- Because the hand controller gives out the hour angle of Polaris, the silver index plate at the bottom of the polar scope (copied from the venerable SP mounts) is not really of use. However, with a small modification you can dial in the given hour angle much more precisely than by eyeballing. I fastened the setting circles of the 2 axes enough that they can't be moved accidentially, turned the mount until the reticle is in the 12h-position and inscribed a mark on the RA circle. All you have to do then is to turn the RA axis to that mark, make sure that you set the silver index plate to 12 and then turn the mount until it reads the correct hour angle. To avoid counting the index marks you may wish (as I did) to inscribe the hours on the index plate with a permanent pen, because the marks already there go in the wrong direction, month 10 corresponds to 2 o'clock. BTW, don't put too much emphasis on the deviation readings of the HC. After exchanging the cables on Monday I had to repeat the alingnment, and without having anything changed the numbers went from spot on to considerably off. I think this is more a matter of how exactly you place the alingnment star in the middle of the field.
- For optimum goto accuracy, it seems to be necessary - as the manual also states - to deactivate the additional encoders. From what I experienced, it seems to me that the 2star-alignment gives better results when the encoders are deactivated. On Monday I took some time to play around after I decided to pack away my camera. The initial 2star-alignment was done with encoders off, all objects were in the field, but not dead-center of my 7mm Nagler, which gives about 190x in my 10". I have no experiance with goto scopes so far, but I can live with this performance. When I activated the encoders during that session, results got slightly worse (and yes, you can shift the scope manually and it finds back its position). However with encoders on during alingnment in previous sessions, objects were not centered very well in the field of my Dslr. Not far off, but I hat to reframe them manually. Of course these remarks on goto accuracy are based on the very few occasions I could use the mount, other users may have made different experiences.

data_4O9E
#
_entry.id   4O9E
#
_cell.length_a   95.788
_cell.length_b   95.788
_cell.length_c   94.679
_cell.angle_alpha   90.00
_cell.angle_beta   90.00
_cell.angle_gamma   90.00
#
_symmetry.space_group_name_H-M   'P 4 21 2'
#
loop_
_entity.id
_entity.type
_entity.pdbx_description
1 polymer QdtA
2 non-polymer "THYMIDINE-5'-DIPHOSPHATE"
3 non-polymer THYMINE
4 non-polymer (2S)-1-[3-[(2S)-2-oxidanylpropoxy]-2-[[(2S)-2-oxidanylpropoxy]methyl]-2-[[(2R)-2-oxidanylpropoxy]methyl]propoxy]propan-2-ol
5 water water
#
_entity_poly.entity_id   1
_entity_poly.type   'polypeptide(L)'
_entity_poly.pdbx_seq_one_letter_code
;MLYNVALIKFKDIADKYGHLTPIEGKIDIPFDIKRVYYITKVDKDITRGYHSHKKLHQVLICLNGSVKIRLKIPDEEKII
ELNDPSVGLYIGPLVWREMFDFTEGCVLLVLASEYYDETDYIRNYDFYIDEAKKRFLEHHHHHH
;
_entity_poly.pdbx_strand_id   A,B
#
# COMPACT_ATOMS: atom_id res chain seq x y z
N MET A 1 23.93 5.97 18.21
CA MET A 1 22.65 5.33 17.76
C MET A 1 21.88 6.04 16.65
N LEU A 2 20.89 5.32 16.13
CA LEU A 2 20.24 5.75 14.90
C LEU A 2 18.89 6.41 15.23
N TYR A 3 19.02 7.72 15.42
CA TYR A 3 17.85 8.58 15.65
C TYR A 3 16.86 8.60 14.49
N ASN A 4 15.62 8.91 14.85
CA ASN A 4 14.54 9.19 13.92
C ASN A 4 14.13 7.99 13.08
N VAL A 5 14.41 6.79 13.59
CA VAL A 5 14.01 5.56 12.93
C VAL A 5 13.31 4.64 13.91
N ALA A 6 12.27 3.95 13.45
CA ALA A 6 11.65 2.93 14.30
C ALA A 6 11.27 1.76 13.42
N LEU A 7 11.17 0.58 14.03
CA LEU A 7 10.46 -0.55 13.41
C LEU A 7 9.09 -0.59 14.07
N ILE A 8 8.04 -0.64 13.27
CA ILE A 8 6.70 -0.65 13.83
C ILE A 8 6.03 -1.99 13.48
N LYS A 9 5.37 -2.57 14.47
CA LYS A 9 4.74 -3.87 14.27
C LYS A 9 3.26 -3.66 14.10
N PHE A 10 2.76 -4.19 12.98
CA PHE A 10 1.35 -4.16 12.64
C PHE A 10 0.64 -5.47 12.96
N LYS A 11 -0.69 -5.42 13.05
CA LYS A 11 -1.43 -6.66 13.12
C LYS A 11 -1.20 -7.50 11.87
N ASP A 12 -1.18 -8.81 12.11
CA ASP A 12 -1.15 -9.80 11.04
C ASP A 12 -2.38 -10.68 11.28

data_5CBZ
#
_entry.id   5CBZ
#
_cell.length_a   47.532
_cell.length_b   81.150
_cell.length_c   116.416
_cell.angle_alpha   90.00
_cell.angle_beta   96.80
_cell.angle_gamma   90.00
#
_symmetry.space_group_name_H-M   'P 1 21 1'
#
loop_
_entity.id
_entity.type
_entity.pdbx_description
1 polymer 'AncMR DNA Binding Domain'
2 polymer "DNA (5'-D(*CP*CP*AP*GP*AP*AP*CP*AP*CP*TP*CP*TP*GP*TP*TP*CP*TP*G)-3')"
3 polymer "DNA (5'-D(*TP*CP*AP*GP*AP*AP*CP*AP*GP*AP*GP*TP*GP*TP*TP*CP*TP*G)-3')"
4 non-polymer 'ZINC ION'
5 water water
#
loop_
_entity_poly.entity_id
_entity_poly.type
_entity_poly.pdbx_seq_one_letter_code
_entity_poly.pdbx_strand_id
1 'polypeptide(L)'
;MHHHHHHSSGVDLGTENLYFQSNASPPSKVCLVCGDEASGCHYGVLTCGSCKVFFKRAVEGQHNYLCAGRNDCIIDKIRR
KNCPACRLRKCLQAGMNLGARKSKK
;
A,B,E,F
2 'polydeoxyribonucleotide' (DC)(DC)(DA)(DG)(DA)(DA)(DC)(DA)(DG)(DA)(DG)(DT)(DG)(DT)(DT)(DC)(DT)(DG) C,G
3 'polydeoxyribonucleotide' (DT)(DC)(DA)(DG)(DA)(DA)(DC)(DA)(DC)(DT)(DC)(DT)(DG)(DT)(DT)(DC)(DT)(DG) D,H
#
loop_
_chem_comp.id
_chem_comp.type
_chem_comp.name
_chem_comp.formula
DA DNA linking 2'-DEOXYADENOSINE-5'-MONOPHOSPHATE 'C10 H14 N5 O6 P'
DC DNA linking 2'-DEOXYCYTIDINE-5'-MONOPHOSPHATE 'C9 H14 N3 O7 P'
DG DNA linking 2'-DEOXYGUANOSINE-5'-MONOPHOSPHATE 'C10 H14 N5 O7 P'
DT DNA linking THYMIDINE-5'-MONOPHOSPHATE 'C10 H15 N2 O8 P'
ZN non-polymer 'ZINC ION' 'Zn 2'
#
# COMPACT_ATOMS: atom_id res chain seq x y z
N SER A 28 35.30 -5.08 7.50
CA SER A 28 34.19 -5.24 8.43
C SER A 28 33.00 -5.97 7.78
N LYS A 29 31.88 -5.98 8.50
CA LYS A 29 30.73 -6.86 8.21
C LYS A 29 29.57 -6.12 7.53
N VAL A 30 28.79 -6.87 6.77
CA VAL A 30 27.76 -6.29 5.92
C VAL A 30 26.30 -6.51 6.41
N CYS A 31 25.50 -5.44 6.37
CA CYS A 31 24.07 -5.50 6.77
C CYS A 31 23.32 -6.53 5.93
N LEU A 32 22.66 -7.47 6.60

All in all, The EQ6AZ seems to be a great mount for mobile observing and photographing, at least I don't regret the money forked out for that.
Posted 06 March 2013 - 05:42 PM
You said that the 10" is about the limit for Photographic use.
You are saying that regarding weight (i suspect so) or regarding the focal length?